Potassium is important for intracellular chemical reactions and regulates the transfer of nutrients to the cells. Potassium is required for proper carbohydrate metabolism. Severe potassium deficiency can lead to heart attack. Studies have found that potassium can reduce high blood pressure and help to prevent heart attacks. Additionally, potassium supplementation may help to prevent type 2 diabetes in people taking thiazide diuretics. Research published last year suggests depleted blood potassium levels may explain why people prescribed diuretics for the treatment of high blood pressure run an increased risk of developing type 2 diabetes. Always discuss dosing with your doctor before taking potassium or any other supplement, particularly if you are currently taking medication for a pre-existing health condition.
Metabolic Syndrome: Metabolism Gone Bad
Metabolic syndrome, also known as Syndrome X or insulin-resistance syndrome, affects an estimated 50 million Americans. According to the American Heart Association (AHA), this syndrome, which significantly increases the risk of coronary heart disease, stroke, type 2 diabetes and other significant health problems (particularly those related to plaque buildup on artery walls) , is actually a constellation of six metabolic factors gone bad:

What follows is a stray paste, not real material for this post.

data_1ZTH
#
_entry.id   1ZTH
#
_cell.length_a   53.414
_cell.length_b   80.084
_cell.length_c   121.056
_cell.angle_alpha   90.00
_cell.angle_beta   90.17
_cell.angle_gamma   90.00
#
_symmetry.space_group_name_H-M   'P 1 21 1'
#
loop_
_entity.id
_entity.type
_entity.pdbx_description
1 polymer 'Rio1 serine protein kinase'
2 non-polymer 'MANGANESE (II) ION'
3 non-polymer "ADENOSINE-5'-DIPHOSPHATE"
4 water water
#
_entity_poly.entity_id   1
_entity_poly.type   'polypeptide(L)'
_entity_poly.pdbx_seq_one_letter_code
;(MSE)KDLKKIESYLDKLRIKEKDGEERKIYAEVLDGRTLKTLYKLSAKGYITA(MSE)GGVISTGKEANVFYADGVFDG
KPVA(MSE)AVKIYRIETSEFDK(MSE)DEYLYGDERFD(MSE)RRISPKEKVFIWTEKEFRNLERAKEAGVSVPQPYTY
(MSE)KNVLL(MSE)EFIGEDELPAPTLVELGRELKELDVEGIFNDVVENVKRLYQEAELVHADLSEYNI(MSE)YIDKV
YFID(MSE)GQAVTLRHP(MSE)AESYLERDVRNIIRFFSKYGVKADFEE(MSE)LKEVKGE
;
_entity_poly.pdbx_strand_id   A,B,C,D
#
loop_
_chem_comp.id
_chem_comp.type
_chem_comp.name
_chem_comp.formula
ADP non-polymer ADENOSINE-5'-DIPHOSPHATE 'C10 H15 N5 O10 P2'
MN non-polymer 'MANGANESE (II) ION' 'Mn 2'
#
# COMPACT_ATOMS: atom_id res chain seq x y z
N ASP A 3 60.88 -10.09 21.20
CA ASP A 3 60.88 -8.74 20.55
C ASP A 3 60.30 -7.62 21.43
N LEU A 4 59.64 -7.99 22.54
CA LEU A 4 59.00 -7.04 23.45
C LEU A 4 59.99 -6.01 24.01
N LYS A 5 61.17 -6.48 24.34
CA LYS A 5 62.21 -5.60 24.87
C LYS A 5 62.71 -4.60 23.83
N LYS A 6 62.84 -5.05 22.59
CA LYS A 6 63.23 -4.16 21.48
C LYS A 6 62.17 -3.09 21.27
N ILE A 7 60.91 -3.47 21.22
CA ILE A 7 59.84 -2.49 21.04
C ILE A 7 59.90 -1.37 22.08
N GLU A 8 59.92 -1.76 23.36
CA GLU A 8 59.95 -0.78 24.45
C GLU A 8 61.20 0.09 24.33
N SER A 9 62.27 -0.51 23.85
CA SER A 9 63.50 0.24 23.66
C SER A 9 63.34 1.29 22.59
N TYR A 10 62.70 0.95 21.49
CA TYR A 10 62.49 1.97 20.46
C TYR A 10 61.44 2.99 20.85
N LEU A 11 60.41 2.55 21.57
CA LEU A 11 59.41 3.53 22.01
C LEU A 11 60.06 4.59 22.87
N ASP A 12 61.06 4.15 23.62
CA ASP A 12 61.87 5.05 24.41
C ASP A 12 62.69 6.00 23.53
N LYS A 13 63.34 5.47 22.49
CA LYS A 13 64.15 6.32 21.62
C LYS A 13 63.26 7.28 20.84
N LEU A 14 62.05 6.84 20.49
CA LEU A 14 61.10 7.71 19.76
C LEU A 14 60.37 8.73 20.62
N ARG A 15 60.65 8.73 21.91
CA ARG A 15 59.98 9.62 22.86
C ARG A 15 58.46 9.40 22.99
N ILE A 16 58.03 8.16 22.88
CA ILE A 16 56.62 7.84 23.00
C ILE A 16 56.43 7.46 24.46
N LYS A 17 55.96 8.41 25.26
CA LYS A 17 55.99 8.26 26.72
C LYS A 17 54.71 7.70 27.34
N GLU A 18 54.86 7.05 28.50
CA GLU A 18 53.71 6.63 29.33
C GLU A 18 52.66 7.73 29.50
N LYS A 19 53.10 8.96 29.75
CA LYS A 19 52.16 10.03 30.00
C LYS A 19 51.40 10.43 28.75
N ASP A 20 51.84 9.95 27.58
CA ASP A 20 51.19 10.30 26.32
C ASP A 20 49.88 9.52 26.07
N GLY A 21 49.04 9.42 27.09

The AHA suggests primary interventions to manage or reduce the risk of metabolic syndrome include weight loss (goal is to attain a body mass index of less than 25 kg/m2); increasing physical activity (goal of 30 minutes or more of moderate-intensity activity on most days of the week; and adopting health eating habits, including reducing intake of saturated fat, trans fat and cholesterol. Talk to your doctor for additional information and visit www.americanheart.org.
Ronald Klatz, MD, is the president of the American Academy of Anti-Aging (www.worldhealth.net), a nonprofit organization dedicated to the prevention, detection and treatment of aging-related disease.
Robert Goldman, MD, is the chairman of the American Academy of Anti-Aging (www.worldhealth.net), a nonprofit organization dedicated to the prevention, detection and treatment of aging-related disease.